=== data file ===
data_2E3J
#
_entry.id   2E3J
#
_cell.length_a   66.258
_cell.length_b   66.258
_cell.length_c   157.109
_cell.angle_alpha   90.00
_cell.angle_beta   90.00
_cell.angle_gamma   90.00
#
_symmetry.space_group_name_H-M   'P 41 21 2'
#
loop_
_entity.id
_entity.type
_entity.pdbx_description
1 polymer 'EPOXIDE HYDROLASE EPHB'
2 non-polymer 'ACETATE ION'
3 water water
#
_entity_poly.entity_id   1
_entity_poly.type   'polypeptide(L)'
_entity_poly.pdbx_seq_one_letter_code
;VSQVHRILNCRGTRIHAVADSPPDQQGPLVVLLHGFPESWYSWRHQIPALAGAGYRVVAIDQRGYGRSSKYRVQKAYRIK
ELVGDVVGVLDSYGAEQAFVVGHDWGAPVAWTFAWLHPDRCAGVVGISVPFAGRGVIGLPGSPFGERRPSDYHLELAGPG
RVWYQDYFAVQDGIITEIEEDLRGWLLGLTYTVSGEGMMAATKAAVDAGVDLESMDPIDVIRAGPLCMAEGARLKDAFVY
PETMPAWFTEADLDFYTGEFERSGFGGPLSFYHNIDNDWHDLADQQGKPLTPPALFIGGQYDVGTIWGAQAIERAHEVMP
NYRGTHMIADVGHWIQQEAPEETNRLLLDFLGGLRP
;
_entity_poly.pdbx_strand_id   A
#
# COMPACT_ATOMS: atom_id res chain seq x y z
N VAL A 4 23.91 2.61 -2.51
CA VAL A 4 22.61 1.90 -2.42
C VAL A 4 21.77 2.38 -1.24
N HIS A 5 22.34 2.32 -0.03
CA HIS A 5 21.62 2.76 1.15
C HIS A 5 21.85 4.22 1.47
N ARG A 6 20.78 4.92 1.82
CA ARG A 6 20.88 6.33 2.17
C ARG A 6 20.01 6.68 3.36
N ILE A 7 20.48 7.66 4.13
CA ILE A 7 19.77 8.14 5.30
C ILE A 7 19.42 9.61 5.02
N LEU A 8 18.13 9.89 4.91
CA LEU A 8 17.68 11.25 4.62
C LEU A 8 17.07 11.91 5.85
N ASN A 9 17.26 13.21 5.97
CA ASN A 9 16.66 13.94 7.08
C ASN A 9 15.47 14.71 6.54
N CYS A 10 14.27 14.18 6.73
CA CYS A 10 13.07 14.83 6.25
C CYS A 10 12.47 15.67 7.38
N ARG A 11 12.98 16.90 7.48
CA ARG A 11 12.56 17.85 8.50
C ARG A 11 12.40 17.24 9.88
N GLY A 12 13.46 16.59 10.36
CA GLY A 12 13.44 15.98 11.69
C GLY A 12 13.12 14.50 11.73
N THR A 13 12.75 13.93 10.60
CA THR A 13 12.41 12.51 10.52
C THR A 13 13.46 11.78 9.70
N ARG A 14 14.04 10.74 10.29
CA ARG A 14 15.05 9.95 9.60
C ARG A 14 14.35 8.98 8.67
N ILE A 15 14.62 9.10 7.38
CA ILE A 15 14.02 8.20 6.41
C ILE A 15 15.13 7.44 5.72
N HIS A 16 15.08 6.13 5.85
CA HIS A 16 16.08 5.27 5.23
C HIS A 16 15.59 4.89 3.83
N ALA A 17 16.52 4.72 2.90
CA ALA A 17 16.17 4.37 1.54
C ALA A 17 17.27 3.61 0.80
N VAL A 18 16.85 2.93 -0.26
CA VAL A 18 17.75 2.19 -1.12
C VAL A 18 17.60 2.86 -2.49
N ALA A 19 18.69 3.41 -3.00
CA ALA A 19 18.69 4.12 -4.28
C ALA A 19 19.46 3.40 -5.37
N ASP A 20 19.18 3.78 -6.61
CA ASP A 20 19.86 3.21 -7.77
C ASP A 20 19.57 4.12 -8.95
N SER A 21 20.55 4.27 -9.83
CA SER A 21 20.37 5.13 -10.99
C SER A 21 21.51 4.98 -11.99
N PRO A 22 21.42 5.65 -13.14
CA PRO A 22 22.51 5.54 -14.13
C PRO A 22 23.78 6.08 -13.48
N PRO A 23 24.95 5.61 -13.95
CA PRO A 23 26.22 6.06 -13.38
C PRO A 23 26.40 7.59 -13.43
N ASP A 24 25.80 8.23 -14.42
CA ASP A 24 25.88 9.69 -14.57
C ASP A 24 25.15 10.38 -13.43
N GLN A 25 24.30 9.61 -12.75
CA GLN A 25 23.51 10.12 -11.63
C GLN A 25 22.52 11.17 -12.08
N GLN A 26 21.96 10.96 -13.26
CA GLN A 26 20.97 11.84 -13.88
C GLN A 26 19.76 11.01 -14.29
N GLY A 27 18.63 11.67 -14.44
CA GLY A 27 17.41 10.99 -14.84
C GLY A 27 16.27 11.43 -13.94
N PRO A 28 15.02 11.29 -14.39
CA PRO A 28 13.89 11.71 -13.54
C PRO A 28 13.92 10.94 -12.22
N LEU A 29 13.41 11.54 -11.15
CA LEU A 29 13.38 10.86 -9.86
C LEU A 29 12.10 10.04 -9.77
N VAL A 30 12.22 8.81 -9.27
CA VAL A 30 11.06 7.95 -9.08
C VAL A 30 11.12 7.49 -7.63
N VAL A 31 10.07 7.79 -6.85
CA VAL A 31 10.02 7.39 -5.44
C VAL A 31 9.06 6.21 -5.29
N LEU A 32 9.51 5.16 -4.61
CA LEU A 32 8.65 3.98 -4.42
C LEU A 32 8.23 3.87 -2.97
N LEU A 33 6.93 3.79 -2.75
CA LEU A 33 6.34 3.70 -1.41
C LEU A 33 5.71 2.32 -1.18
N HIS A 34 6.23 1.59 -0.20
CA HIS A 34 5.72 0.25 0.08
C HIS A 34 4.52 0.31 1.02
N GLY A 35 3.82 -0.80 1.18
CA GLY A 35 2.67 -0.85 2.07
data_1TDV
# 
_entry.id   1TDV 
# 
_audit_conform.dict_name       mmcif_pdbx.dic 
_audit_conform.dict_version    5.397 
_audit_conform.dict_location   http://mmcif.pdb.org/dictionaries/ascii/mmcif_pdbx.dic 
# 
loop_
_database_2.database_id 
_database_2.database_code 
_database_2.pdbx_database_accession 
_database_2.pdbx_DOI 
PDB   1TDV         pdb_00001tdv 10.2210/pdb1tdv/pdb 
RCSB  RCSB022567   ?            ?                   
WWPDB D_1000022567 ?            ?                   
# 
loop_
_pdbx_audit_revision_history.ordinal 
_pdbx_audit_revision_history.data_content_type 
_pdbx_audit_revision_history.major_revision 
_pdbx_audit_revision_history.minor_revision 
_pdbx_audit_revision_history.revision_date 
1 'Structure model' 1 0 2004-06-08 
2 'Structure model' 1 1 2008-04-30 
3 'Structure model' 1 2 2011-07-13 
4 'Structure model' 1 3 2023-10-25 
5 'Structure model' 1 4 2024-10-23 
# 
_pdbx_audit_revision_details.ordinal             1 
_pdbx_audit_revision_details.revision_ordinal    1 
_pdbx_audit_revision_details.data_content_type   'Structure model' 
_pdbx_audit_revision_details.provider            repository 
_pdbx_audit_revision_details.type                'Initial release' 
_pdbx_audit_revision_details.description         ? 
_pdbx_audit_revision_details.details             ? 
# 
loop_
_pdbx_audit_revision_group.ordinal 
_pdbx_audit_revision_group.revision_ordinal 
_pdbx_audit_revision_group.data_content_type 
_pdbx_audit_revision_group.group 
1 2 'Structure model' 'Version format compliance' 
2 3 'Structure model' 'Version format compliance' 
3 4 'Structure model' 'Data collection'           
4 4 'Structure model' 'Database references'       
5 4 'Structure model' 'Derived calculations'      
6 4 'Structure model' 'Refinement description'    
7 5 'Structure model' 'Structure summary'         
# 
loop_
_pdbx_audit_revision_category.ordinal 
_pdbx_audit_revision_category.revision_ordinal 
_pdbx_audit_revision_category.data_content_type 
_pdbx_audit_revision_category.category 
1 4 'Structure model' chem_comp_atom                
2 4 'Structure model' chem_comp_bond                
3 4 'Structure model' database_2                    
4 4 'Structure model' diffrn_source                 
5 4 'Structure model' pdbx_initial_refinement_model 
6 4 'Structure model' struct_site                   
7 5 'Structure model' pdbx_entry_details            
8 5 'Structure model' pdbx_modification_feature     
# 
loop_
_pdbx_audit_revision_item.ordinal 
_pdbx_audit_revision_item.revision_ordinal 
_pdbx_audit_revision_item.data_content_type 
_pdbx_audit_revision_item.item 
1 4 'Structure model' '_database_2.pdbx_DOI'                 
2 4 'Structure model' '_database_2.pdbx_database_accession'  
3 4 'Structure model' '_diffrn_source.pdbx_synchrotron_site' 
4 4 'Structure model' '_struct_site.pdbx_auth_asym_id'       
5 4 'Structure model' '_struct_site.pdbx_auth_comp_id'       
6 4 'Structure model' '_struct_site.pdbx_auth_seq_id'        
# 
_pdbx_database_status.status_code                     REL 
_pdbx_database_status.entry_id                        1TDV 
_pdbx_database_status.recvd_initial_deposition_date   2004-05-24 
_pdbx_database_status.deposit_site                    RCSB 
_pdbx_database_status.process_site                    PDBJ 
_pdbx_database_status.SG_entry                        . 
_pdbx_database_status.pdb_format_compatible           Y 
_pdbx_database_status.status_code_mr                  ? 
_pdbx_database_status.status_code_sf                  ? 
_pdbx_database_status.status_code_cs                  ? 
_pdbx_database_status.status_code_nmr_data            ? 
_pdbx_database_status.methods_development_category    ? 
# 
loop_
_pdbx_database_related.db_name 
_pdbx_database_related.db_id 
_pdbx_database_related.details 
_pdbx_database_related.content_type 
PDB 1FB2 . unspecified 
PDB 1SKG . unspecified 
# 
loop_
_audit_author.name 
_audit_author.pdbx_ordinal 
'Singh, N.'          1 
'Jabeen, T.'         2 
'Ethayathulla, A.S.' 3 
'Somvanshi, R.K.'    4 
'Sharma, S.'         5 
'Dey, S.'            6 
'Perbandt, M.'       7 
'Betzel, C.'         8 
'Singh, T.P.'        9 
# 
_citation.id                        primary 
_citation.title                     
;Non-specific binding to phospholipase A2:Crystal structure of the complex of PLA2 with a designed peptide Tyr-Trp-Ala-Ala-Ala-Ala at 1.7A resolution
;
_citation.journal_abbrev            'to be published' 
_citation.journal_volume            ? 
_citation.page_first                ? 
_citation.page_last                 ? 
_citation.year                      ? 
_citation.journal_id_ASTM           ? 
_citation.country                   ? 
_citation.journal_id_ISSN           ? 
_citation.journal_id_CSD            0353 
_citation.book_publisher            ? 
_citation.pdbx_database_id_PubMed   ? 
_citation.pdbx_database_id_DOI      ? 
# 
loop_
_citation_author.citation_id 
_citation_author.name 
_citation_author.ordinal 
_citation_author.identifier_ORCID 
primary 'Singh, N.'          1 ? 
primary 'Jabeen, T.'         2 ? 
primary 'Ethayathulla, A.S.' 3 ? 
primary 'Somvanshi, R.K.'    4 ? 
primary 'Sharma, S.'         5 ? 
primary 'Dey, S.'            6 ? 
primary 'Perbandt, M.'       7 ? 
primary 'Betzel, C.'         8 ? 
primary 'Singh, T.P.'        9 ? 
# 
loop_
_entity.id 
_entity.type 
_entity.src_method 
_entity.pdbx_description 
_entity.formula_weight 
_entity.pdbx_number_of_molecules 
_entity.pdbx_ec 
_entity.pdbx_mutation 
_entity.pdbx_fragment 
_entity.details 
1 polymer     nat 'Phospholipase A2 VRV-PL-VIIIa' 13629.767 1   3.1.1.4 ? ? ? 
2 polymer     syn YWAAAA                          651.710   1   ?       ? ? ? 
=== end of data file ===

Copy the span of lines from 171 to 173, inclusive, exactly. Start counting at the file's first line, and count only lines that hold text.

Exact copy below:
1 2 'Structure model' 'Version format compliance' 
2 3 'Structure model' 'Version format compliance' 
3 4 'Structure model' 'Data collection'           